Why Jordan Mason Is The Most Underrated Running Back In The ACC
When you think about who the best running backs in the Athletic Coast Conference are, there are a few names that jump out.
Usually the first two that come to mind are Boston College's AJ Dillon and Clemson's Travis Etienne, and for good reason. Nationally, both of them rank in the top 5 in total rushing yards, and the top 7 in rushing yards per game. Florida State's Cam Akers and even Louisville's Javian Hawkins are also among the conversation, as they are they only other ACC running backs averaging at least 100 yards per game.
But another name that deserves to be in the conversation is Georgia Tech's own Jordan Mason.
Most people will be quick to point out that Mason's numbers don't stack up to the other top backs in the ACC, which is a fair argument. He is 6th in the ACC in rushing yards per game at 79.6, and 7th in the league in total rushing yards at 716. However, a closer look at the statistics of it all shows that Mason is far more valuable than what the stats line says.
In 9 games, Mason has been given the rock 129 times. Compare that to the rushing frequencies of AJ Dillon and Cam Akers. In 10 games both backs have totaled over 200 rushing attempts, with Dillion having over double the amount of Mason despite having played in just 1 additional game. While Dillon, Akers and Hawkins might have more rushing yards, Mason beats them all in yards per carry with 5.6.
Now comes Etienne. There's no taking away what he's done, as he is number 1 in the nation in yards per carry. He averages 8.86 per carry, over one full yard more than the next best (J.K. Dobbins - Ohio State: 7.23). However, with the help of Football Outsiders, we find out that many of the top backs in the ACC are getting a lot of help from their offensive line.
When grading and rating offensive lines as it pertains to running the ball, Football Outsiders breaks it down into 6 categories:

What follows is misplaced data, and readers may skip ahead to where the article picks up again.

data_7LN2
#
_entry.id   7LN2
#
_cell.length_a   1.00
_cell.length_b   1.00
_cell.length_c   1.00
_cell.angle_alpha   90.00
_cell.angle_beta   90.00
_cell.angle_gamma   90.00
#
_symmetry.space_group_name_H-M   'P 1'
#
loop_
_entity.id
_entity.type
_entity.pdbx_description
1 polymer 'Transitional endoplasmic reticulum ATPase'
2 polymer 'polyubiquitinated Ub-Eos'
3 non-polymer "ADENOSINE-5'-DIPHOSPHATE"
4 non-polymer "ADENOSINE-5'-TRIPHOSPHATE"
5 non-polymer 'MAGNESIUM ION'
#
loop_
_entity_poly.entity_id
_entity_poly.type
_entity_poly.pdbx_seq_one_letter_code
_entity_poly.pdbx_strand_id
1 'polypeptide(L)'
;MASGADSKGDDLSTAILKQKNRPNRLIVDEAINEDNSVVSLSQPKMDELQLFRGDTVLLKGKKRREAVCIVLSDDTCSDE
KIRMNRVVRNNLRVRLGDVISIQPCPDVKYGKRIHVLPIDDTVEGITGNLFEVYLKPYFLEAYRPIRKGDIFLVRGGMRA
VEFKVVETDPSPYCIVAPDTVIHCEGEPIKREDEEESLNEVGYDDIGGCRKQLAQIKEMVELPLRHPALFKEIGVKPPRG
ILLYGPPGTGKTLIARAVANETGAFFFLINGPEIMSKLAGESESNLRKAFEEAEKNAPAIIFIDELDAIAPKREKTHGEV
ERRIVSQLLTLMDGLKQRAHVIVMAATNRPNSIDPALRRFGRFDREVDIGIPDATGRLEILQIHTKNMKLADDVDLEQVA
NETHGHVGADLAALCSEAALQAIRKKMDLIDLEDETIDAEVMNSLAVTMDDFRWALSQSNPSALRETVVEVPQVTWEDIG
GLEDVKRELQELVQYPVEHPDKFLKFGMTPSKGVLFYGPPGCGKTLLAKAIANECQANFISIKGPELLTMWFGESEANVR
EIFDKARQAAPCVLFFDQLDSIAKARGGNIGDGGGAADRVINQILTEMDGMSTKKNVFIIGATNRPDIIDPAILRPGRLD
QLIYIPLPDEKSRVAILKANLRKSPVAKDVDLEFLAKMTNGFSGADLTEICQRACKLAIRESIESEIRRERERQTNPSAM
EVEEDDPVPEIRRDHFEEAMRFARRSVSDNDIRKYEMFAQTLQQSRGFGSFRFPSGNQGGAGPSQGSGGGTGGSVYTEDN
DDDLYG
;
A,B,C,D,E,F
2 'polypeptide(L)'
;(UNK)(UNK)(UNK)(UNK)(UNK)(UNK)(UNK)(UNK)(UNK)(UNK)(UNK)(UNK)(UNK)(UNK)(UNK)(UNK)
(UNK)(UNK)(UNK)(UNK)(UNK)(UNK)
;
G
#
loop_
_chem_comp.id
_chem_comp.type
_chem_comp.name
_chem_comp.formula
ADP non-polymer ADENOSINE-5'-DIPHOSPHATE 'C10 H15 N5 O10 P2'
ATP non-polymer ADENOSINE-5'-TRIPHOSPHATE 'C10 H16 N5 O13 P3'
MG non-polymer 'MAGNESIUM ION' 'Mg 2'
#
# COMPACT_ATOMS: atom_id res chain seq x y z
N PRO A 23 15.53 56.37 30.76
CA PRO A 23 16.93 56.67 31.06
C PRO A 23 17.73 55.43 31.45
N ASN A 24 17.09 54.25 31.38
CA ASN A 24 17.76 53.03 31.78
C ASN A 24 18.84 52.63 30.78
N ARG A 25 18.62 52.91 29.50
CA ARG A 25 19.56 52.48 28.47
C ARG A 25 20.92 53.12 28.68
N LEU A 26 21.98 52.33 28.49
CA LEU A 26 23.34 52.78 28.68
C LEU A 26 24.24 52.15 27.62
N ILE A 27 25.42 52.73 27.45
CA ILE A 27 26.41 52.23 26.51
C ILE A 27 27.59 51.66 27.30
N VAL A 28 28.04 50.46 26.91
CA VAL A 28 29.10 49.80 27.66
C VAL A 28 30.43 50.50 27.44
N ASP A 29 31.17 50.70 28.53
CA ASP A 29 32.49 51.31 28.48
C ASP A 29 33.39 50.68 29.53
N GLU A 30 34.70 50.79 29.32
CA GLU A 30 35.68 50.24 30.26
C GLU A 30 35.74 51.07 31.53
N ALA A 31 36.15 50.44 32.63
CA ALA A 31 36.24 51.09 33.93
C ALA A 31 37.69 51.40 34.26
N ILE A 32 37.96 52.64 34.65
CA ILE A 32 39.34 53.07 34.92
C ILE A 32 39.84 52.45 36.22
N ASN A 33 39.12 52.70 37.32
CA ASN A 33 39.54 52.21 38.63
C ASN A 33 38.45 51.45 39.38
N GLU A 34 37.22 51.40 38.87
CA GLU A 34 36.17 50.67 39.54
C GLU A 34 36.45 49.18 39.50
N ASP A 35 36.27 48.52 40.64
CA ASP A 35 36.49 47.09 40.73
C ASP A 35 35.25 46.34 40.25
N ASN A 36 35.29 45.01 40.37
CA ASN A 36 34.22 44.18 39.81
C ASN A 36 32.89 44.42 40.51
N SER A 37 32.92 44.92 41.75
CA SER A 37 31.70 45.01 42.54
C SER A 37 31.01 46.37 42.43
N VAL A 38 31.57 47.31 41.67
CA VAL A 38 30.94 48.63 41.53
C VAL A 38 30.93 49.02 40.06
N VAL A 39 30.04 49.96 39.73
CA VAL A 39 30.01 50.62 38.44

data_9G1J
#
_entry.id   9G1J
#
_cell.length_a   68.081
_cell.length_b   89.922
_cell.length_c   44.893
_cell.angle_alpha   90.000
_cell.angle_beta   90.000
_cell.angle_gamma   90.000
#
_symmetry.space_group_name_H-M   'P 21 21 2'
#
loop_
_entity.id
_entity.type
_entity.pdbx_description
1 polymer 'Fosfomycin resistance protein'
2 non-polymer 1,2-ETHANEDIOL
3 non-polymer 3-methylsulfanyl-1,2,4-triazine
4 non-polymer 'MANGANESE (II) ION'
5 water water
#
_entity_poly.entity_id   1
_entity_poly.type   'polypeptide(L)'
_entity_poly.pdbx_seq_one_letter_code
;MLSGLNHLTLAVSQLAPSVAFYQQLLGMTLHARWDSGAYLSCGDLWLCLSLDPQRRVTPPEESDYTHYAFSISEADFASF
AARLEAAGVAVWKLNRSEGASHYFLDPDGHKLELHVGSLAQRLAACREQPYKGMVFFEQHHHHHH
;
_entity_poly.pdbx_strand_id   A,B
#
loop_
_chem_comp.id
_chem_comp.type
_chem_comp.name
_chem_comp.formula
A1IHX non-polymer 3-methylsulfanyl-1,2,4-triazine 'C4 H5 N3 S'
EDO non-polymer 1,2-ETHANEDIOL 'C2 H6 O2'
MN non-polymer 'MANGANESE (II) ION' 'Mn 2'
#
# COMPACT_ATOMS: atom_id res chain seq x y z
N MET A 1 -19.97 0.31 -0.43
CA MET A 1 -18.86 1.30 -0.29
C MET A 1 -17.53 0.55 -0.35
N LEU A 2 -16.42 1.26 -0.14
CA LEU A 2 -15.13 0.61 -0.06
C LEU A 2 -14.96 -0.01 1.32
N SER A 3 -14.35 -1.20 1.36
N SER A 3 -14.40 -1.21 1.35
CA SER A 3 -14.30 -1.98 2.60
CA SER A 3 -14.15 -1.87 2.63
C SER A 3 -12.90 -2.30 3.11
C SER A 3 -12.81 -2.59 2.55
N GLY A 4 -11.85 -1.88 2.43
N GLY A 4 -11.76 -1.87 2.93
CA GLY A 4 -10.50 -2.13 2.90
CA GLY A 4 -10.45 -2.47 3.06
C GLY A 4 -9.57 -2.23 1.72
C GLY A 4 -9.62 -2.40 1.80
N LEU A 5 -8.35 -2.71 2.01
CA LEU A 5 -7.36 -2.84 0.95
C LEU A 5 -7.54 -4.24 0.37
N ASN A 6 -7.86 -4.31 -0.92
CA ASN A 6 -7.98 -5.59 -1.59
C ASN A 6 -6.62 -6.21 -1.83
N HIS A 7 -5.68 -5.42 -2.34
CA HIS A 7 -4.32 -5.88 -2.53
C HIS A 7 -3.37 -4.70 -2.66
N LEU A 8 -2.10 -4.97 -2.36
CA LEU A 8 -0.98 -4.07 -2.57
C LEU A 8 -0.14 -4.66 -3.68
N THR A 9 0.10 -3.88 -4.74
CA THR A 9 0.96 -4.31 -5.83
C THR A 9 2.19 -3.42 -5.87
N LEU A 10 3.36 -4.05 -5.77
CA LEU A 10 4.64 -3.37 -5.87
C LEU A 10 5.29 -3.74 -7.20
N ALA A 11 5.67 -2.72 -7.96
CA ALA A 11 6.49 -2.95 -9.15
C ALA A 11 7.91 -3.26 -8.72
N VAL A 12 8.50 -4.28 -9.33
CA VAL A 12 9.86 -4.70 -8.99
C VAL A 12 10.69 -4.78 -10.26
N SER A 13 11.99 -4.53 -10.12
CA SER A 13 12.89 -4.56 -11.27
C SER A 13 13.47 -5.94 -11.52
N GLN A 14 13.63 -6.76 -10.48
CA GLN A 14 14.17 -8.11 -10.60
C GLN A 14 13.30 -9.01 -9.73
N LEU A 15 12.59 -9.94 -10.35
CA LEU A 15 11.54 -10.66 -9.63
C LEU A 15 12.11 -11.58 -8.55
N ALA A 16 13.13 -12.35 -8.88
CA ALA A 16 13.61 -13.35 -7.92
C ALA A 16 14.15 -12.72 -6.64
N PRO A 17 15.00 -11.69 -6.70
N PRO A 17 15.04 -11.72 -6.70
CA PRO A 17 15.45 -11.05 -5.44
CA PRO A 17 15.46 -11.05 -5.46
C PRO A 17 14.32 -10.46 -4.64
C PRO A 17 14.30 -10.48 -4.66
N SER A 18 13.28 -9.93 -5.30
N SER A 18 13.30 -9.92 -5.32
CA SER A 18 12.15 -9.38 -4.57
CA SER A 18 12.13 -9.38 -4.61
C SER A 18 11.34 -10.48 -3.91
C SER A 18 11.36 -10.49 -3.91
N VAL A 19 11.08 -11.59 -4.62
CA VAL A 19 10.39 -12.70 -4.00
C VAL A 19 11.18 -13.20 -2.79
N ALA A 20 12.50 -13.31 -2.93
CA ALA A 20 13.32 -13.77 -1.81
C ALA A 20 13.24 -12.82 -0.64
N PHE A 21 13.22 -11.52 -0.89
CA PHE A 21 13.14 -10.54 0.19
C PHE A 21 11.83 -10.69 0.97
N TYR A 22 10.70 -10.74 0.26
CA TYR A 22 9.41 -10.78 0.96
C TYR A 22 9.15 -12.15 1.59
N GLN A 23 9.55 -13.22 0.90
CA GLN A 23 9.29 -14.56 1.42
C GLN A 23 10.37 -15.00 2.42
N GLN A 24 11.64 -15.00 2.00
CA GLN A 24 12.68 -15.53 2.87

- Line Yards per Carry: Basically, a stat that takes running back carries and assigns the responsibility to the offensive line depending on the result of the carry. The line gets credit for rushing yardage between 0-3 yards and 50% credit for yards 4-8. Anything over 8 yards is quantified as a highlight opportunity, and credit goes to the runner. Lost yardage still counts for 125%. (Garbage time is filtered out for all line yardage averages.)
- Standard Downs Line Yards per Carry: The raw, unadjusted per-carry line yardage for a team on standard downs (first down, second-and-7 or fewer, third-and-4 or fewer, fourth-and-4 or fewer).
- Passing Downs Line Yards per Carry: The same unadjusted averages for rushing on passing downs.
- Opportunity Rate: The percentage of carries (when four yards are available) that gain at least four yards, i.e. the percentage of carries in which the line does its job, so to speak.
- Power Success: Percentage of runs on third or fourth down, two yards or less to go, that achieved a first down or touchdown.
- Stuff Rate: Percentage of carries by running backs that are stopped at or before the line of scrimmage.
Below are the values and the respective FBS ranks for all 14 ACC schools in each of the 6 offensive line rushing categories:
Break it down even further by averaging the ranks among the six categories, and you get the following result:
No wonder Etienne and Dillon have done so well. In terms of running the ball, both Clemson and Boston College have top 20 offensive lines. Clemson alone is in the top 4 in 5 of the 6 categories. Meanwhile, Georgia Tech's offensive line ranks 11th in the ACC in terms of rushing efficiency.
Fortunately, Mason's overall job as a running back hasn't gone completely unnoticed. Heading into Week 9 of the college football season, Pro Football Focus named him the most efficient RB in all of FBS.
So while Jordan Mason might not have the gaudy numbers that Etienne, Dillon, Akers and Hawkins have, it makes what he has done so far this season that much more impressive.
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